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Publication# Lightning induced disturbances in buried cables - Part I: Theory

Abstract

In this paper, we present a review of theoretical methods to compute lightning induced currents and voltages on buried cables. The evaluation of such induced disturbances requires the calculation of the electric field produced by lightning along the cable path. We show that the Cooray's simplified formula is capable of predicting accurately the horizontal electric field penetrating the ground, at distances as close as 100 m. Regarding the parameters of the buried cable, a comparison of several approximations of the ground impedance is presented. We show that the Pollaczek expression corresponds to the Sunde general expression, when the displacement current is neglected. The analysis shows also that all the proposed approximations provide very similar results for the considered range of frequencies (up to 30 MHz). Most of the approximate formulas neglect the contribution of the displacement current and, therefore, predict values for the ground impedance which tend to infinity at higher frequencies. This corresponds in the time domain to a singularity of the ground transient resistance at t = 0. By analogy to the Sunde approximation for the ground impedance of overhead lines, we propose a logarithmic approximation for the ground impedance of a buried cable. In addition, unlike most of the considered approximations, the proposed formula has an asymptotic behavior at high frequencies; therefore, the corresponding transient ground resistance in the time domain has no singularity at t = 0. It is also demonstrated that within the frequency range of interest, the wire impedance can be neglected, due to its small contribution to the overall longitudinal impedance of the line. The ground admittance, however, can play an important role at high frequencies (1 MHz or so) especially in the case of poor ground conductivity. The ground admittance needs to be taken into account in the calculation of lightning induced currents and voltages on buried cables. This is in contrast with the case of overhead lines in which its contribution is generally negligible, even in the MHz range. We also investigate the time-domain representation of field-to- transmission line coupling equations. The coupling model includes the effect of ground admittance which appears in terms of an additional convolution integral. An analytical expression for the ground transient resistance in the time domain is also proposed which is shown to be sufficiently accurate and nonsingular. Finally, we present a time domain solution of field-to-buried cable coupling equations using the point-centered finite difference time domain (FDTD) method, and a frequency domain solution using Green's functions. In our companion paper (Part II), we compare both solutions to experimental waveforms obtained using triggered lightning. © 2005 IEEE.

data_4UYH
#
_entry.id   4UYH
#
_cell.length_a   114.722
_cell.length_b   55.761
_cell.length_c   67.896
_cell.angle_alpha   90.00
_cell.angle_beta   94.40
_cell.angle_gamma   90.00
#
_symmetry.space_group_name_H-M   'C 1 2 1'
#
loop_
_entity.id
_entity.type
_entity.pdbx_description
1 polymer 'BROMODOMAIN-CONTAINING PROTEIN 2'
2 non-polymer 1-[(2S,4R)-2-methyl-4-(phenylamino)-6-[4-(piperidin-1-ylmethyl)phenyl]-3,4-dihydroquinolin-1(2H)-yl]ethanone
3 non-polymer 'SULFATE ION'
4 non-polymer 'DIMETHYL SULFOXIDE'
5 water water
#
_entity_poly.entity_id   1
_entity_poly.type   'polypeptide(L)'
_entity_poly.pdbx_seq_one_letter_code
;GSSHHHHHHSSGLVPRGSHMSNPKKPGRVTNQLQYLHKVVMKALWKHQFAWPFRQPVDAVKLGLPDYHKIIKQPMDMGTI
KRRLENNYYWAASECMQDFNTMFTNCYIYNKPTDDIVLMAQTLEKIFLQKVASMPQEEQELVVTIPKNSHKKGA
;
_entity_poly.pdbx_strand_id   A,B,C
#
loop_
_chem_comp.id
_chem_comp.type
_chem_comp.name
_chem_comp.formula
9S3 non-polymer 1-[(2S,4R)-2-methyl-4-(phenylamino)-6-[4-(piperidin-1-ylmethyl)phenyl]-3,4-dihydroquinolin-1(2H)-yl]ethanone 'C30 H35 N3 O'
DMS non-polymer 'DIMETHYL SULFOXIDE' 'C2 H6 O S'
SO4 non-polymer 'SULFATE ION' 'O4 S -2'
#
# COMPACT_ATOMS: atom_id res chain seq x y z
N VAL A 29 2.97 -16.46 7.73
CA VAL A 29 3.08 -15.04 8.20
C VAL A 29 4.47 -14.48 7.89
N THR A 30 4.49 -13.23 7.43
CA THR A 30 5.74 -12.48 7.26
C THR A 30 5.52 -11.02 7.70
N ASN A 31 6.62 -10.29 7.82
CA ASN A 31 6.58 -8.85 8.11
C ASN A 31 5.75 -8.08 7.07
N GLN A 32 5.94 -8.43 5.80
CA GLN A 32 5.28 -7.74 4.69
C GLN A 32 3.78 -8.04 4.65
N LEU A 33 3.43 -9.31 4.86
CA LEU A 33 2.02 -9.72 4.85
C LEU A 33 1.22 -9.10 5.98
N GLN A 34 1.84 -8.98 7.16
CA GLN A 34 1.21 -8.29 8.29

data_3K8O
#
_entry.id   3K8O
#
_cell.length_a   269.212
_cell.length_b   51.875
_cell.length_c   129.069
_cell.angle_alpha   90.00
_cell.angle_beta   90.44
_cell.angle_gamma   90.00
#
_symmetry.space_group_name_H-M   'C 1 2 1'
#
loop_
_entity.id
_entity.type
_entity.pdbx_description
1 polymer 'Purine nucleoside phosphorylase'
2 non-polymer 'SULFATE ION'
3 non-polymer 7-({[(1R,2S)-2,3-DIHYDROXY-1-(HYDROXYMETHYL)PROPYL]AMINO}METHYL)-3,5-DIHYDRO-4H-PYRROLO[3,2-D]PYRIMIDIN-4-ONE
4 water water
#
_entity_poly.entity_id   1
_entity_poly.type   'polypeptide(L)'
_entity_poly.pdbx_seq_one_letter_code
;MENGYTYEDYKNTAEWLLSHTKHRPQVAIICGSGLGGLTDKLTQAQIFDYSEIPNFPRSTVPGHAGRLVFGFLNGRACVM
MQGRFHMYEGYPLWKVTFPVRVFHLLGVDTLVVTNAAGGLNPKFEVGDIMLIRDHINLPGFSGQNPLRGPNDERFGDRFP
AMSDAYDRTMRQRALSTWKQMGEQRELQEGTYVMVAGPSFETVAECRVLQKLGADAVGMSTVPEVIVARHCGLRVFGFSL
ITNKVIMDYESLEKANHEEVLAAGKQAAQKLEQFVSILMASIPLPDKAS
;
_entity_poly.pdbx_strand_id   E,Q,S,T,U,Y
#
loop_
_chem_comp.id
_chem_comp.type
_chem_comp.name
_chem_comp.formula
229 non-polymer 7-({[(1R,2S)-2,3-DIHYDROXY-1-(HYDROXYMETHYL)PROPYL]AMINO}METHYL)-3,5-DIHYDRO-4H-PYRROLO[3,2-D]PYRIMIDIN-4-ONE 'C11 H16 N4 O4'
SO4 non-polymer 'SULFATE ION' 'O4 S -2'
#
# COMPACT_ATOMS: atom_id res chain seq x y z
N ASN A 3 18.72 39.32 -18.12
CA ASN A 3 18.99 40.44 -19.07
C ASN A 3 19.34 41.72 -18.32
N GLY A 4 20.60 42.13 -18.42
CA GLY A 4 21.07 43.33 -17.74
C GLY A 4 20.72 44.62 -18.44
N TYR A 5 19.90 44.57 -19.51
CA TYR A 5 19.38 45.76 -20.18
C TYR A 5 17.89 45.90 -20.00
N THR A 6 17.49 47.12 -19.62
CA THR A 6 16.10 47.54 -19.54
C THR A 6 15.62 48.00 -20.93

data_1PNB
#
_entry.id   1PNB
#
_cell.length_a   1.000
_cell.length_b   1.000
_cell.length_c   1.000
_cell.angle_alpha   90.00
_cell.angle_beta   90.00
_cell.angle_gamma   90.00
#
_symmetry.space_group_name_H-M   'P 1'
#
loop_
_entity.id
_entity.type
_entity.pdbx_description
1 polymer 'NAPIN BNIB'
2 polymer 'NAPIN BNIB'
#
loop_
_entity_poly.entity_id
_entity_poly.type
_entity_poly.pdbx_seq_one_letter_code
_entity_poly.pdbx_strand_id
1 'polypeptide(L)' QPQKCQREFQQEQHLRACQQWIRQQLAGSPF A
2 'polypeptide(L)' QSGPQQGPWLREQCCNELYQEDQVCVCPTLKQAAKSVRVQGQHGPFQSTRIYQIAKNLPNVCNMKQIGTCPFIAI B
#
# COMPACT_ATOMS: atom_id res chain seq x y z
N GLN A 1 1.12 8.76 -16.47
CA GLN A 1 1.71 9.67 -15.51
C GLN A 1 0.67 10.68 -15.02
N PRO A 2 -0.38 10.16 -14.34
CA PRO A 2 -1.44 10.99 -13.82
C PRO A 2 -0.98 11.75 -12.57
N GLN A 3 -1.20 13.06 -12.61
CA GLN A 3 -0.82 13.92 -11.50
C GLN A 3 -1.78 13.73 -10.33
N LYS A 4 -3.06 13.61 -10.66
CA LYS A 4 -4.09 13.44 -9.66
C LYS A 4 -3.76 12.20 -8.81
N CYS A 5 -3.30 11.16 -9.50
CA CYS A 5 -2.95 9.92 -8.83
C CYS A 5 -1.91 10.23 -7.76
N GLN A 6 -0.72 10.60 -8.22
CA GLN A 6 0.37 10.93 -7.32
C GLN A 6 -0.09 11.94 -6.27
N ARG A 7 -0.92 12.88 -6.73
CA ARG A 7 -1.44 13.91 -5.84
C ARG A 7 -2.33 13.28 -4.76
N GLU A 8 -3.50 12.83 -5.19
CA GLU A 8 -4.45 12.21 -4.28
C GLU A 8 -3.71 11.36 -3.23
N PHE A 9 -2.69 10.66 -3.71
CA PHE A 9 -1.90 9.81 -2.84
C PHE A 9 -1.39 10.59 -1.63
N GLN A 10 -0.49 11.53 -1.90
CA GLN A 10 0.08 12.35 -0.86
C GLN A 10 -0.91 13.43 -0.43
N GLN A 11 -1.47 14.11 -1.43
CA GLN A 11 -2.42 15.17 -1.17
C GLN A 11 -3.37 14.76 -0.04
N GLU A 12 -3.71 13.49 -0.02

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Related concepts (1)

Lightning

Lightning is a natural phenomenon formed by electrostatic discharges through the atmosphere between two electrically charged regions, either both in the atmosphere or with one in the atmosphere and on the ground, temporarily neutralizing these in a near-instantaneous release of an average of one gigajoule of energy. This discharge may produce a wide range of electromagnetic radiation, from heat created by the rapid movement of electrons, to brilliant flashes of visible light in the form of black-body radiation.